If you can remember off the top of your head, more power to you!  Because I’m a bit OCD, I put them in alphabetical order (whatever order you write them down here will be the order they appear in your drop-down menu later).  You will notice that you only created categories for your expenses.  This is on purpose.  Ways of organizing your Payment Received will be discussed in Spreadsheets for Small Business 102.  Basically, the logic behind these categories is that Turbo Tax (and the IRS) categorize some things ahead of time, but each business has its own unique expenses that go into “Other Misc. Expenses.”  When you fill out your taxes, you’ll want to type these in separately so the IRS can see that you’re not just tossing a big number in there to get a bigger refund.  For my business, those unique expenses are things like “Charity,” “Market Registration,” “Casual Labor,” and “Shipping.”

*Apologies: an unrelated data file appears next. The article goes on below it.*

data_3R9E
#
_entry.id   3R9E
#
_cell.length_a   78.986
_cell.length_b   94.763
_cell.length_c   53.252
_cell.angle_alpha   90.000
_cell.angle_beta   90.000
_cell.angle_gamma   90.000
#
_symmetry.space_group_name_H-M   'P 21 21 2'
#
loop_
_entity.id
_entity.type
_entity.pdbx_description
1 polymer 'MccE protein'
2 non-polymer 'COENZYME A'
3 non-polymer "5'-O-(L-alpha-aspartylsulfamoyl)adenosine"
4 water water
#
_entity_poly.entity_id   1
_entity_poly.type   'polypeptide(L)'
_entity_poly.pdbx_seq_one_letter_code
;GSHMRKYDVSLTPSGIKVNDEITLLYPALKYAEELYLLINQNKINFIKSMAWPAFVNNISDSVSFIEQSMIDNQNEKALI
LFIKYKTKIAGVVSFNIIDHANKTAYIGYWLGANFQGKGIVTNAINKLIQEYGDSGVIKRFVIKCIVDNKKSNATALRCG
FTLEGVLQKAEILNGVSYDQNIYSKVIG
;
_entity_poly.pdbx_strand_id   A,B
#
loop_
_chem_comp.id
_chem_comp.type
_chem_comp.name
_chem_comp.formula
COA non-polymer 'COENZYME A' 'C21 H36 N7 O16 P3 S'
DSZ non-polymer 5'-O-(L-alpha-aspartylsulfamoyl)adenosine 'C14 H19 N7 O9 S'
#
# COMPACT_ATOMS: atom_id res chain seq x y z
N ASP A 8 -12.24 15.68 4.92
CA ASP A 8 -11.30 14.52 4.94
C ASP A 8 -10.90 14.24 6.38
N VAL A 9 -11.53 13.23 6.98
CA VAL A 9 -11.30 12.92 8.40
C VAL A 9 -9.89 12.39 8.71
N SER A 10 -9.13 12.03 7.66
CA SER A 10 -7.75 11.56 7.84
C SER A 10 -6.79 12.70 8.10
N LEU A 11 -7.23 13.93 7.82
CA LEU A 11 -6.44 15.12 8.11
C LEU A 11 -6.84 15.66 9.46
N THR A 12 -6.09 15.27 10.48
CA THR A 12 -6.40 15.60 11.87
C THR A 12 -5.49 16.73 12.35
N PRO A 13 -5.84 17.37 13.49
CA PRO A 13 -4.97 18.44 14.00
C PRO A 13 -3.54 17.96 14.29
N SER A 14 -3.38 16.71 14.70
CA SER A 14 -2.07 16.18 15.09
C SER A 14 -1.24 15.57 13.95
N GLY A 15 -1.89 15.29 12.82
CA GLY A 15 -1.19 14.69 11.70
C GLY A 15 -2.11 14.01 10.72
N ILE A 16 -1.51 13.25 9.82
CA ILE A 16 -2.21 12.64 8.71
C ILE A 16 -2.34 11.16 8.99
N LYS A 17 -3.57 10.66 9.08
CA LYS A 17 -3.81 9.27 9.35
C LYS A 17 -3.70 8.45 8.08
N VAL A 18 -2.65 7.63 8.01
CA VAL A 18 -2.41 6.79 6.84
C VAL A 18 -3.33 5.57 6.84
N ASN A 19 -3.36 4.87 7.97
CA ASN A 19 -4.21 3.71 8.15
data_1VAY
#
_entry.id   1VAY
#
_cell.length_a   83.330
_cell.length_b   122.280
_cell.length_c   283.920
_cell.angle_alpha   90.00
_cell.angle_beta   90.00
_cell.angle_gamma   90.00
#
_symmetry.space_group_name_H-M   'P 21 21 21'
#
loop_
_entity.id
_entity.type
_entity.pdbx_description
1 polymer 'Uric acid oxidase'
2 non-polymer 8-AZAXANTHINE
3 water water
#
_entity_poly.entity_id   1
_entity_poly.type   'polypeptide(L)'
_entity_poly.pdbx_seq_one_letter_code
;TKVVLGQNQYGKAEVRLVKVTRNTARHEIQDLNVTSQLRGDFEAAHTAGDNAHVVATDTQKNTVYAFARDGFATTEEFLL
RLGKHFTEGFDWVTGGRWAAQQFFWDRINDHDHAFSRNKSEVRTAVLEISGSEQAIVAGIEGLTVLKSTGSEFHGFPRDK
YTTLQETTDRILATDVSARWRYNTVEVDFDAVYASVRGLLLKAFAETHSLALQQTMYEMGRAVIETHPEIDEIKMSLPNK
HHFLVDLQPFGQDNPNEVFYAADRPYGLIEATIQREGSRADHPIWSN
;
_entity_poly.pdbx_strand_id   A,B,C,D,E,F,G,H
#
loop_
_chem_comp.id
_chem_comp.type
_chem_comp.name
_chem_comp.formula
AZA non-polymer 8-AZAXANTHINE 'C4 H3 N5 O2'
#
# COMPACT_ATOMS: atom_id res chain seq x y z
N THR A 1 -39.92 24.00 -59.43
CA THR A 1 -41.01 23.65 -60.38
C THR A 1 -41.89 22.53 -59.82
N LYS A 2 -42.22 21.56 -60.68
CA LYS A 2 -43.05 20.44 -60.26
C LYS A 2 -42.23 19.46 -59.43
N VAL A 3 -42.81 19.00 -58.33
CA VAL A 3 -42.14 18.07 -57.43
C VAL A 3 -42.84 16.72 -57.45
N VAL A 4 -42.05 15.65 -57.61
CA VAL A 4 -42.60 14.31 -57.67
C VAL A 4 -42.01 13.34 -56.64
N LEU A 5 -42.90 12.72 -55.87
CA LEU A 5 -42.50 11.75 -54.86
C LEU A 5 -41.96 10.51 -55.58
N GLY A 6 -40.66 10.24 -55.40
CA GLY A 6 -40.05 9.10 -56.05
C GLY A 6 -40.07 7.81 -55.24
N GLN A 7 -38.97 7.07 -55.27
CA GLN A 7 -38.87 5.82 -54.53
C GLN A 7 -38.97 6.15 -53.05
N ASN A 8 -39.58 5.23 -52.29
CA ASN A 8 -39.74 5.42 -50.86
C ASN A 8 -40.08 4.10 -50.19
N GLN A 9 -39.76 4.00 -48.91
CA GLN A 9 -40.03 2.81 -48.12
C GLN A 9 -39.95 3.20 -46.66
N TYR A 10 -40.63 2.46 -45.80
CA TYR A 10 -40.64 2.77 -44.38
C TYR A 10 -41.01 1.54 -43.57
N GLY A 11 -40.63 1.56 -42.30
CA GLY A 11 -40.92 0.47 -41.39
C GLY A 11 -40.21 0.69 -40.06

Once you’ve created all of your categories (with or without your helpful reminders), it’s time to import that information into your main spreadsheet.  This is what’s known in GoogleSpreadsheets as “Data Validation.”  Basically, what we’re doing here is creating a drop-down menu for you to choose from when you’re labeling each of your entries.  Seriously, this will be life saving when you sit down and try to do your taxes because the IRS wants you to group all of your business expenses into what seem like random categories to a layperson.  If you try to retroactively relabel everything, you will waste hours (trust me on this).  If you set up your records using the system the IRS will use at tax time, it will all be crazy easy.  To create this drop-down menu, highlight the entire column by clicking on the top-most cell.  Next, go to Data -> Validation -> Criteria -> Items From a List -> Create List from Range -> SheetTaxCategories!A2:A25 -> Save.